"I noticed your reference to a couple of well-connected analysts (Stack and Goepfert) who have been correctly positioned for the market's up trend over the past year or more. The fact that they are starting to get "twitchy" with a few warning signs of overall market weakness setting in, suggests their opinion deserves some attention. However, that is not to suggest a bear market lies just around the corner. Before that happens, some signs of increased selling pressure, beneath the "cover" of manipulated "strength" in the big cap indices (DJIA, SPX, etc.) should show up. Short term, there persists some "overbought" profiles that could accompany further dips before year end.
The internals over the past couple of months show an ABSENCE of any significant selling pressure, BUT, possibly more importantly, there has been a distinct lack of buying pressure, as well. The paid-to-play idiots are understandably fearful of selling anything, regardless of any intellectual convictions but on the other hand, the lack of buying pressure suggests the "greater fools" have gone on vacation. Thus, the market has in effect, "drifted" higher with such artificial support as short covering, etc. Without meaningful buying pressure, showing conviction on the part of the "long" crowd, combined with the overall timidity of the short sellers (who have been "abused" for a long time), the line of least resistance has been up.
The first thing to look for is enough "downside", spread over either "distance" (time) or "magnitude" (price) or both, to effectively arrest assorted up trend definitions (trend lines, EMAs, etc.) and turn them flat. This process will encompass one or more "failed" rallies that can not turn the trend back "up" from "flat". Thus, a defined "top" can be presented to enough players to prompt some selling disciplines. As I have suggested many times, we have yet to see what the robots and hedgies can do to a market once they decide to switch from buyer to seller. This could become one of those prime time "discussion points" as a newly "educated" crop of young, inexperienced financial reporters and so-call "journalists", and newly minted portfolio "managers", who up to now, have been bull market cheerleaders. The time tested "rules" still apply - namely, "confidence" is merely "fear" asleep. News always follows the trend because "reporters" who lack any real understanding of markets, will simply go with the flow as they follow their emotions.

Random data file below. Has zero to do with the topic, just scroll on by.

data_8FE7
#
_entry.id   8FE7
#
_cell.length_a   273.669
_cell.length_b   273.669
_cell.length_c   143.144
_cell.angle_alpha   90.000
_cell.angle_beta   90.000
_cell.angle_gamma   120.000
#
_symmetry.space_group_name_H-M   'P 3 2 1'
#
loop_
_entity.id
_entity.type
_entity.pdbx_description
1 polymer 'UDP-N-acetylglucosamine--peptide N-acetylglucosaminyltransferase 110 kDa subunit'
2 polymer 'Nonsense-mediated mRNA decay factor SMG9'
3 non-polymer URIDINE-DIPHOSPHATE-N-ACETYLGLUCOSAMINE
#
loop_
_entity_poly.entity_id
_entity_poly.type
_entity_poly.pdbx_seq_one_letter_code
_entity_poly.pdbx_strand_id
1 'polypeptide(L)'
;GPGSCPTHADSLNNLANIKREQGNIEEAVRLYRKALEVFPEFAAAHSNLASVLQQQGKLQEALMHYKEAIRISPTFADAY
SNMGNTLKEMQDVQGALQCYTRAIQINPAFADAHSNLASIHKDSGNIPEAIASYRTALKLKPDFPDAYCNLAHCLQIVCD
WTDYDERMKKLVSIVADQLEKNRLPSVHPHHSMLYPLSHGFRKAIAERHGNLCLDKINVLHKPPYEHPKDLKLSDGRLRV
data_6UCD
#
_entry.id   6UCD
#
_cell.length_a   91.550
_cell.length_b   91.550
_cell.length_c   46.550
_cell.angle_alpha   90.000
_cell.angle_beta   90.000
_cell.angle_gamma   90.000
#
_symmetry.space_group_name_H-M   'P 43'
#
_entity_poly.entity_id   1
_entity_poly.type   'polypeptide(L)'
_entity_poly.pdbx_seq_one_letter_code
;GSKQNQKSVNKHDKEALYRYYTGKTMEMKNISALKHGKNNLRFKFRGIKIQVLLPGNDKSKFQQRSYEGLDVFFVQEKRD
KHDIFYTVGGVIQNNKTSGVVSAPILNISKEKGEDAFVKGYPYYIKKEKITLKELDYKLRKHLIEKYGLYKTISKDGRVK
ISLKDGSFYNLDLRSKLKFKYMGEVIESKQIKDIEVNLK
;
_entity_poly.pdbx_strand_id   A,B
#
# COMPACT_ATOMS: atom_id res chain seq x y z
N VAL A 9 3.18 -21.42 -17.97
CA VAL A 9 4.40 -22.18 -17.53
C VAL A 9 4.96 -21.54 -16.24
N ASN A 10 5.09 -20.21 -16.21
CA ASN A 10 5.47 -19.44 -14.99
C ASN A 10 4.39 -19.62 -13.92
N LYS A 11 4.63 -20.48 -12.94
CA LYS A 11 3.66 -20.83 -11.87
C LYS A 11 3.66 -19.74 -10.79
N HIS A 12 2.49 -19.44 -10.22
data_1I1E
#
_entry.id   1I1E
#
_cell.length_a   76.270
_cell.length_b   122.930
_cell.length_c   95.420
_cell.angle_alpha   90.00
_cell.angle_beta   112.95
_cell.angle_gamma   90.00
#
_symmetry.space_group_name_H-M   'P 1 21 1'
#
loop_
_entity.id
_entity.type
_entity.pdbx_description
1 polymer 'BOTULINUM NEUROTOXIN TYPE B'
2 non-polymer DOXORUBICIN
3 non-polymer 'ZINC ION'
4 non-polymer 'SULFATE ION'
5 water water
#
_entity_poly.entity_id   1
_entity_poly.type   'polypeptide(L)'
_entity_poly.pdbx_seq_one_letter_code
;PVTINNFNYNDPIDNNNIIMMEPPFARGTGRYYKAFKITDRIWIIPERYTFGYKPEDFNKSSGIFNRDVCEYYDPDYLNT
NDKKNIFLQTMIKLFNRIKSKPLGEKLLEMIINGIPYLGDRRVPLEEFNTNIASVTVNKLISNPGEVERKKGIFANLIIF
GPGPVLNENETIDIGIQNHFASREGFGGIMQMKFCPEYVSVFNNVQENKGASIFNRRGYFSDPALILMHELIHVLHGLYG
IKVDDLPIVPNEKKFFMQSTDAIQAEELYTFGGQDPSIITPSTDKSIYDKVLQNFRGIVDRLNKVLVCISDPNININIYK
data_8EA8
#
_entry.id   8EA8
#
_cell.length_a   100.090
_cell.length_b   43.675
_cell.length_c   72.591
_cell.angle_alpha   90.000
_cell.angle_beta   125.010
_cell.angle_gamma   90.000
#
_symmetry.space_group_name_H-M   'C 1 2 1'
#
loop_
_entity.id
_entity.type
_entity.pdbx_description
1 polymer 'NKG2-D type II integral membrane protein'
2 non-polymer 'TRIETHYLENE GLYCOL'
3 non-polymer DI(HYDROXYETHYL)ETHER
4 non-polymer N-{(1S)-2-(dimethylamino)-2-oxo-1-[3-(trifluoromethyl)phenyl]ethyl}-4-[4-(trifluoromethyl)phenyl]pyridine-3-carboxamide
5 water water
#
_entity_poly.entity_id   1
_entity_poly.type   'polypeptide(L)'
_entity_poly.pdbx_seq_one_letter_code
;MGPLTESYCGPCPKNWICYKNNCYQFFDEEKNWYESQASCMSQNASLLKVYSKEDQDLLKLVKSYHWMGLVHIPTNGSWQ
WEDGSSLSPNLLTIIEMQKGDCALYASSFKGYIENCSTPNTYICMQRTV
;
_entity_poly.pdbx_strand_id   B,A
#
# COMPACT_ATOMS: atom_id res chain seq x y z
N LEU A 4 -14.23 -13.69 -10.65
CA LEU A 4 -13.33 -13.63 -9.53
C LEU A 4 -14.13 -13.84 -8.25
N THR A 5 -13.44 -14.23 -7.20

Meanwhile, I continue to ponder the unlikely POSSIBILITY (as opposed to probability) that all the robots read the same scary headline, and try to exit together. I think about this because the memory of the October 1987 crash is still fresh. Same process - the "mechanics", armed with so-called "portfolio insurance", and armed with the smug confidence of the typical "herd animal", all tried to perform the same tactical exit simultaneously. Our firm made local headlines because we had exited virtually all equity investments a month two earlier, informing our clients that something didn't feel right (those pesky "squiggles" again). The crack opened up after lunch with the DJIA, SPX, etc. losing 22+% within a 90 minute span. Goldman Sachs went technically bankrupt within about 30 minutes (but bailed out by Greenspan the next day). The "thing" rattled a few cages for several weeks but by year end, everyone had settled down. In those days, financial leverage, compared to today's version, was virtually non-existent. Of course, there was techanical leverage from a limited number of derivatives, mostly put and call options. Today, the financial and mechanical leverage that exists is beyond comprehension so if we do get one of those very rare "episodes" where all leveraged "bets" change direction simultaneously, well....
It is safe to assume that "headline roulette" has been a dominant theme for many months. So far, the headlines have been biased to the upside. They won't stay that way forever, so despite suggestions from recently converted "bears" to "abandon your brain" and just buy stuff, it might be the time to start using your brain - or at least, wake it up. The most important problem for a newly converted "bear" is the inability to realize they were right after all. Then they rationalize hanging in and selling the "next" rally, but they rarely do. Hoping to get even after feeling foolish, leads to cascading losses and ultimately, margin calls. I have seen this classic process many times, having learned the right lessons early on, as a retail broker in the 1960s. By the time my partner and I went "professional" in the 1970s, we had paid the dues and figured out how the game was played. It (the game) has never changed. Only the names and faces, and the assorted leveraged devices, have changed, but the cycles continue to go up and down within the same parameters. (time and magnitude being the variables)."
Comments from a seasoned pro and contributor over at the Fleckensteincapital.com website